An easement or servitude is an encumbrance imposed upon an immovable for the benefit of another immovable belonging to a different owner (Art. 613, NCC).

Usufruct gives a right to enjoy the property of another with the obligation of preserving its form and substance, unless the title constituting it or the law otherwise provides (Art. 562 NCC). An easement or servitude is an encumbrance imposed upon an immovable for the benefit of another immovable belonging to a different owner (Art. 613, NCC).

a) There can be no easement over a usufruct. Since an easement may be constituted only on a corporeal immovable property, no easement may be constituted on a usufruct which is not a corporeal right.

b) There can be no usufruct over an easement. While a usufruct may be created over a right, such right must have an existence of its own independent of the property. A servitude cannot be the object of a usufruct because it has no existence independent of the property to which it attaches.

c) There can be no easement over another easement for the same reason as in (a). An easement, although it is a real right over an immovable, is not a corporeal right. There is a Roman maxim which says that: There can be no servitude over another servitude.

Usufruct is a right given to a person (usufructuary) to enjoy the property of another with the obligation of preserving its form and substance. (Art. 562, Civil Code)

On the other hand, commodatum is a contract by which one of the parties (bailor) delivers to another (bailee) something not consumable so that the latter may use it for a certain time and return it.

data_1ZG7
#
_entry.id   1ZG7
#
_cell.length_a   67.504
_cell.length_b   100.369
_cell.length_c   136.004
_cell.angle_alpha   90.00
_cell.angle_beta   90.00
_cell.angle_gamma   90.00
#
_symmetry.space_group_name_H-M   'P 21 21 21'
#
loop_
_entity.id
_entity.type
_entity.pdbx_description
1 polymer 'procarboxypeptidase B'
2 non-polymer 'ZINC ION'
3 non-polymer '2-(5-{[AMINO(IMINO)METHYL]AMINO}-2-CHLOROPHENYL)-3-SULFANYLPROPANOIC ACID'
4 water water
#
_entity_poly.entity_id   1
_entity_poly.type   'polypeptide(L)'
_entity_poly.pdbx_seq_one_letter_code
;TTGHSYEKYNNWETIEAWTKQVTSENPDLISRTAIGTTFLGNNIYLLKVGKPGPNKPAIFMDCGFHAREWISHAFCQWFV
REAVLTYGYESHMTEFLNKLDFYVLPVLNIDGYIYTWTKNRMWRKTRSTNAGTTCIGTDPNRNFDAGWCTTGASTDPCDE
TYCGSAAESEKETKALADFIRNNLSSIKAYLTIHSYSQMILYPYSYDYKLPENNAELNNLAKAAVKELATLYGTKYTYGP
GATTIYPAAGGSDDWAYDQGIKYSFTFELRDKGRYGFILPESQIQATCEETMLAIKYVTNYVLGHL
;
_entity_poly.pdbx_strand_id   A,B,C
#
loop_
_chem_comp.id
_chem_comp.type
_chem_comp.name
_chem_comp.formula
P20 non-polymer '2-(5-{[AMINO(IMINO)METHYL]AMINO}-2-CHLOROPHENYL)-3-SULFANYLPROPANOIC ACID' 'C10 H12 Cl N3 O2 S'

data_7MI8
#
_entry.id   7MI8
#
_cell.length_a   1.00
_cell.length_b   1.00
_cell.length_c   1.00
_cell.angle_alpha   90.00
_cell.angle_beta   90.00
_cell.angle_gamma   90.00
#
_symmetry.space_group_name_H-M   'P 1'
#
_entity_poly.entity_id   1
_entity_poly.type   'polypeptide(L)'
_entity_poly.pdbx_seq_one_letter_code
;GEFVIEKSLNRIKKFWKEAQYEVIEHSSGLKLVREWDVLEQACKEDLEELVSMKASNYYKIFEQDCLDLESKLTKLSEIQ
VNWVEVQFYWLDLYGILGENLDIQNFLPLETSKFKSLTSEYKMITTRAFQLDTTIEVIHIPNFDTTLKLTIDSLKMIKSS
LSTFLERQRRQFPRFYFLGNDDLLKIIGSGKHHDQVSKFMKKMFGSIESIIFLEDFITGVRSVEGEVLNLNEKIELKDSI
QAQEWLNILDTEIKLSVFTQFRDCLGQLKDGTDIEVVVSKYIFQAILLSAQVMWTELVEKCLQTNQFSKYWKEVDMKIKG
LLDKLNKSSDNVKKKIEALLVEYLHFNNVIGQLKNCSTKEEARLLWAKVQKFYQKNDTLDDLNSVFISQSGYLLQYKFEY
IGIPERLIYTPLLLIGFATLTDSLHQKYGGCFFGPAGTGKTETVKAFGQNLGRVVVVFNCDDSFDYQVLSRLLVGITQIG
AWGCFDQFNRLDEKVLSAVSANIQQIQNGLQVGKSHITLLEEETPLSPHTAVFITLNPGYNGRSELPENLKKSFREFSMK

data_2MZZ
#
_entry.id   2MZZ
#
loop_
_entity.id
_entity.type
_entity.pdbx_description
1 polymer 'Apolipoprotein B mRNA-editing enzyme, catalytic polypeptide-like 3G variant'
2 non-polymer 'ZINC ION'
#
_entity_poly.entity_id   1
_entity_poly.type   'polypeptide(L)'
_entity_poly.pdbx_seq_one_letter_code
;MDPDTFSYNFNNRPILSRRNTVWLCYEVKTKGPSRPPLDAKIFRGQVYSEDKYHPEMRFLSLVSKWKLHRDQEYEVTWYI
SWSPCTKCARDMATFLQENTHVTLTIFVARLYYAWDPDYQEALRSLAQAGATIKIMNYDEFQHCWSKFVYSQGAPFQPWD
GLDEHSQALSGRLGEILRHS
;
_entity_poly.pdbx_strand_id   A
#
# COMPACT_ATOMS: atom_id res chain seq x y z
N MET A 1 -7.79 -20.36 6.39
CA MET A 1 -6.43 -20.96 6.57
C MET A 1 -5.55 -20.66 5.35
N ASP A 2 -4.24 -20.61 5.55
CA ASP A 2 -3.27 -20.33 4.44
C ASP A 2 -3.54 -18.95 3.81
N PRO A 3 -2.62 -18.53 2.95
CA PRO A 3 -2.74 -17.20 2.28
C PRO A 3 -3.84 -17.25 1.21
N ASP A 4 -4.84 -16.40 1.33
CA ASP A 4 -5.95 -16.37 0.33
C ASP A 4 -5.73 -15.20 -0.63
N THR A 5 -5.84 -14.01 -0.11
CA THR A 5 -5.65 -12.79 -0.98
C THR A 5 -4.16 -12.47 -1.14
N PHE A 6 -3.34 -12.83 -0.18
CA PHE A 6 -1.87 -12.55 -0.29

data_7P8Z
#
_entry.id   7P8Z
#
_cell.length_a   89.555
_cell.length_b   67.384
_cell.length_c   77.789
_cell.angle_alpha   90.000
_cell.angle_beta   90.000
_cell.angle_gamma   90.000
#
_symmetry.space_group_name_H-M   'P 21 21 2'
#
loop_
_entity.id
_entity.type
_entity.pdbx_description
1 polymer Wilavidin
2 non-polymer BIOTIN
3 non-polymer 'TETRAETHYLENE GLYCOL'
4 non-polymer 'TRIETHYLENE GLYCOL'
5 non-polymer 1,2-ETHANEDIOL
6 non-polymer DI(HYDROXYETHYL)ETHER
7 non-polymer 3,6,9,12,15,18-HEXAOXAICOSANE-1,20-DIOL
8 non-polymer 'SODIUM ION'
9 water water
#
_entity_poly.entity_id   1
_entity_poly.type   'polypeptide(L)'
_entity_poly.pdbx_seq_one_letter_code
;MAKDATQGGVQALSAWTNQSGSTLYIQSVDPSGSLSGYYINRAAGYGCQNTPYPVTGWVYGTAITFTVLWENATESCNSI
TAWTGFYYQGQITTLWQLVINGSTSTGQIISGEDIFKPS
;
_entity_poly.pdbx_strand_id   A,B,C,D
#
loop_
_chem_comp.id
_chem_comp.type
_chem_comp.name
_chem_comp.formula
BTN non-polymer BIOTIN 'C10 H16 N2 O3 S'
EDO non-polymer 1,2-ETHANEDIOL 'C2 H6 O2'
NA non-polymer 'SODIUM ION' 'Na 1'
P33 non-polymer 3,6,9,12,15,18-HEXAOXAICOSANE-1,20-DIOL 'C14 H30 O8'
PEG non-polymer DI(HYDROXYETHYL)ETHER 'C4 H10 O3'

In usufruct, the usufructuary gets the right to the use and to the fruits of the same, while in commodatum, the bailee only acquires the use of the thing loaned but not its fruits.

Usufruct may be constituted on the whole or a part of the fruits of the thing (Art. 564, Civil Code). It may even be constituted over consumables like money (Alunan v. Veloso, 52 Phil. 545). On the other hand, in commodatum, consumable goods may be subject thereof only when the purpose of the contract is not the consumption of the object, as when it is merely for exhibition (Art. 1936, Civil Code).

Bartolome has the right to remove the improvement if it is possible to do so without causing damage to the property (Art. 579, NCC). He may also set off the improvement against any damages which the property held in usufruct suffered because of his act or the acts of his assignee (Art. 580, NCC).

Petronila's contention is correct. Under Article 606 of the Civil Code, a usufruct granted for the time that may elapse before a third person reaches a certain age shall subsist for the number of years specified even if the third person should die unless there is an express stipulation in the contract that states otherwise. In the case at bar, there is no express stipulation

that the consideration for the usufruct is the existence of Petronila's son. Thus, the general rule and not the exception should apply in this case.